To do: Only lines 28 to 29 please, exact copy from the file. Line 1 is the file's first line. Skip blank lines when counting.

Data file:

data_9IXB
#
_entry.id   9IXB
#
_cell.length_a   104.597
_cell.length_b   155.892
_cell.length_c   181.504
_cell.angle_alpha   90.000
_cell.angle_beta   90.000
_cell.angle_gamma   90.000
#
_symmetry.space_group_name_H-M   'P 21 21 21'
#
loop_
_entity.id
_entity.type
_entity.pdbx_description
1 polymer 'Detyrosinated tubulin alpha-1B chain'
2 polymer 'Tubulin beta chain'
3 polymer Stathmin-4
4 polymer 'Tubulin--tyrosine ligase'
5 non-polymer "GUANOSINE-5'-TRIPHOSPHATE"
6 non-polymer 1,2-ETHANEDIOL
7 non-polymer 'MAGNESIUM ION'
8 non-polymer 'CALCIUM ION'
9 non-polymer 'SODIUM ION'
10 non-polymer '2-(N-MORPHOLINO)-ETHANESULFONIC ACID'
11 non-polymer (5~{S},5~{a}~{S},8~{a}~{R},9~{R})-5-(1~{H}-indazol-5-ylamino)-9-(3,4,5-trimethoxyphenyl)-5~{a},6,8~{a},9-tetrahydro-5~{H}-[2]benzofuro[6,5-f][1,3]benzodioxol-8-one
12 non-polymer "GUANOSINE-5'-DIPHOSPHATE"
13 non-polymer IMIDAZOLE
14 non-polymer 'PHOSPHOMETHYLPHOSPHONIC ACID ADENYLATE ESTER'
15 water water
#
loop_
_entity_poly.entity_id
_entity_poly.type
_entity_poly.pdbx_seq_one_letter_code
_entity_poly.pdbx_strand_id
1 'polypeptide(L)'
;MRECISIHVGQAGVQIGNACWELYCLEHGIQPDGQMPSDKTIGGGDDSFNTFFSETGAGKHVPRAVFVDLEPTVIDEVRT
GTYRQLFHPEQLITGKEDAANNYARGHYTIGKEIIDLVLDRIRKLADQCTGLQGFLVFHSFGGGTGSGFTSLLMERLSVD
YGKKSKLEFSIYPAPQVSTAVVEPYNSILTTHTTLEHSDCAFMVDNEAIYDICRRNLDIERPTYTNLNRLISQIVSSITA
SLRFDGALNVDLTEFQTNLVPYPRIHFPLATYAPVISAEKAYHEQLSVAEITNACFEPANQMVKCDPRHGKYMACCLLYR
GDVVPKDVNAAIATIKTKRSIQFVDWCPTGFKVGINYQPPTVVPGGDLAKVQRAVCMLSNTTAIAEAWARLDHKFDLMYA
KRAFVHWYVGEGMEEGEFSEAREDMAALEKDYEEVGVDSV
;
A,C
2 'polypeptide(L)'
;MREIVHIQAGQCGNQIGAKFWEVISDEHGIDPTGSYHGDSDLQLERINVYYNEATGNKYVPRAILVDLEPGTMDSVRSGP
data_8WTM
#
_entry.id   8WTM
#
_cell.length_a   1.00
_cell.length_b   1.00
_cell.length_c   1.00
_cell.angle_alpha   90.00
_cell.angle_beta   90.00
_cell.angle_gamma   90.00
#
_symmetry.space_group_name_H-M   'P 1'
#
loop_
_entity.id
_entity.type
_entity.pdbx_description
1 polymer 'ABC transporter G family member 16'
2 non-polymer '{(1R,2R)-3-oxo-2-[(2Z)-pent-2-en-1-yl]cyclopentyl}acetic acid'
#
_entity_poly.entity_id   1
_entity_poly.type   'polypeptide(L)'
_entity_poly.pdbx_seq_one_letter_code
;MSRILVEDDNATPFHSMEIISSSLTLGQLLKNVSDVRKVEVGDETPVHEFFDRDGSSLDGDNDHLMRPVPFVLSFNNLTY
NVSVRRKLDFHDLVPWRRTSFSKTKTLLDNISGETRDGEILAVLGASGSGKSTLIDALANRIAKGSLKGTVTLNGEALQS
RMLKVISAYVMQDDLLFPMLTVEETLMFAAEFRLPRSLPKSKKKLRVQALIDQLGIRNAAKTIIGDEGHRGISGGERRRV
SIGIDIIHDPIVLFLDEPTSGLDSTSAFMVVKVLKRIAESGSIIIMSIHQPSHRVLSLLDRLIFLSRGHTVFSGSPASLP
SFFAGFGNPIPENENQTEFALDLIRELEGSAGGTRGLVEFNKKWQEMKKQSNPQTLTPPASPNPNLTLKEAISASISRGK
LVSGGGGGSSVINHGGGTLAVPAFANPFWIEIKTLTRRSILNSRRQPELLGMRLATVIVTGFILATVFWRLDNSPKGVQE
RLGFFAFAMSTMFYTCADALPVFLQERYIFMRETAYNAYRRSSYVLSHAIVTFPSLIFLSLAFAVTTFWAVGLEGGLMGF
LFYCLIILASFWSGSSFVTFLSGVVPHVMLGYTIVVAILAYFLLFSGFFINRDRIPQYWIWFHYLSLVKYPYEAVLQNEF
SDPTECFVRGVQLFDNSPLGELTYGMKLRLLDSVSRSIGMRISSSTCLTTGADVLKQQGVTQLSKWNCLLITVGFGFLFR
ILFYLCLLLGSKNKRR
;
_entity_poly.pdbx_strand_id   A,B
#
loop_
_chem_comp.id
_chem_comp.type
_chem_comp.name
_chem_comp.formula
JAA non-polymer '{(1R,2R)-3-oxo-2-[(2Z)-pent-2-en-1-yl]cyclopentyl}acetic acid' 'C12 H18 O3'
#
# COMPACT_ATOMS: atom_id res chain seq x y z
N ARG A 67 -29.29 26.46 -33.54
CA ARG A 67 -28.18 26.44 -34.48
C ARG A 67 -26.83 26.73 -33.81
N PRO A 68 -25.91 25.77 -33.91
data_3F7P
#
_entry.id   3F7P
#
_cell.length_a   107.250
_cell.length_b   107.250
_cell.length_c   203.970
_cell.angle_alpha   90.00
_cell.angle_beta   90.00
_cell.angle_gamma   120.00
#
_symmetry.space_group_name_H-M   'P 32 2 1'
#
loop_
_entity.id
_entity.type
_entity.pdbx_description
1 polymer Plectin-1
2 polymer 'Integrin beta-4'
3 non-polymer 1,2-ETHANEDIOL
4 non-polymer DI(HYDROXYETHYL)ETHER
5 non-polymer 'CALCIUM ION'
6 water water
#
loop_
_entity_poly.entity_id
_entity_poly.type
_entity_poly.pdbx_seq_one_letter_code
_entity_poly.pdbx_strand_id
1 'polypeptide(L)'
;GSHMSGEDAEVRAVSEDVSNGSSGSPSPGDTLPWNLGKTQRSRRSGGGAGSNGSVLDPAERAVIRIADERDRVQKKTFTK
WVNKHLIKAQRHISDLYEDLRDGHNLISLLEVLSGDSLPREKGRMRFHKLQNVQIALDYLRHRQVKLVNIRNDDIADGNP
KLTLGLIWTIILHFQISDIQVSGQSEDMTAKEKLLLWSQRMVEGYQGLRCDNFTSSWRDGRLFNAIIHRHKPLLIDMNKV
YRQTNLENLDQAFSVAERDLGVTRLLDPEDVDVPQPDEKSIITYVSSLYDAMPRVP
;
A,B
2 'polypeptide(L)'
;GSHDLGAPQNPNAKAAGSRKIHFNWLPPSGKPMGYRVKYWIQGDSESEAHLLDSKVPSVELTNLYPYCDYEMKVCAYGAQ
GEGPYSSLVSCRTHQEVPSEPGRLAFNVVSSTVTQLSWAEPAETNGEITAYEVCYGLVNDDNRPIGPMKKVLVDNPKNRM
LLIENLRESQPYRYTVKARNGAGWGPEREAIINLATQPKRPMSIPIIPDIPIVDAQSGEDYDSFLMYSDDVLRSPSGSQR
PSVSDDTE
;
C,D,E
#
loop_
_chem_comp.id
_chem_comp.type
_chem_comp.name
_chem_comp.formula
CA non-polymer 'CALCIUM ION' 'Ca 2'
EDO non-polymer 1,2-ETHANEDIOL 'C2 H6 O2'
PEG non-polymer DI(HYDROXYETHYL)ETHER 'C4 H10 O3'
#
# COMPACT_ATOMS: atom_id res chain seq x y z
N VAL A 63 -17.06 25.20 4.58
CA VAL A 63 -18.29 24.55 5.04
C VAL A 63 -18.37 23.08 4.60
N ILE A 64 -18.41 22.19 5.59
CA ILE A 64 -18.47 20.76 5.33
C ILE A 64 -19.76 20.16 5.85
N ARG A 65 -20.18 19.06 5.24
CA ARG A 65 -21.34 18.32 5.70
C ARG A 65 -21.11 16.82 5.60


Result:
11 non-polymer (5~{S},5~{a}~{S},8~{a}~{R},9~{R})-5-(1~{H}-indazol-5-ylamino)-9-(3,4,5-trimethoxyphenyl)-5~{a},6,8~{a},9-tetrahydro-5~{H}-[2]benzofuro[6,5-f][1,3]benzodioxol-8-one
12 non-polymer "GUANOSINE-5'-DIPHOSPHATE"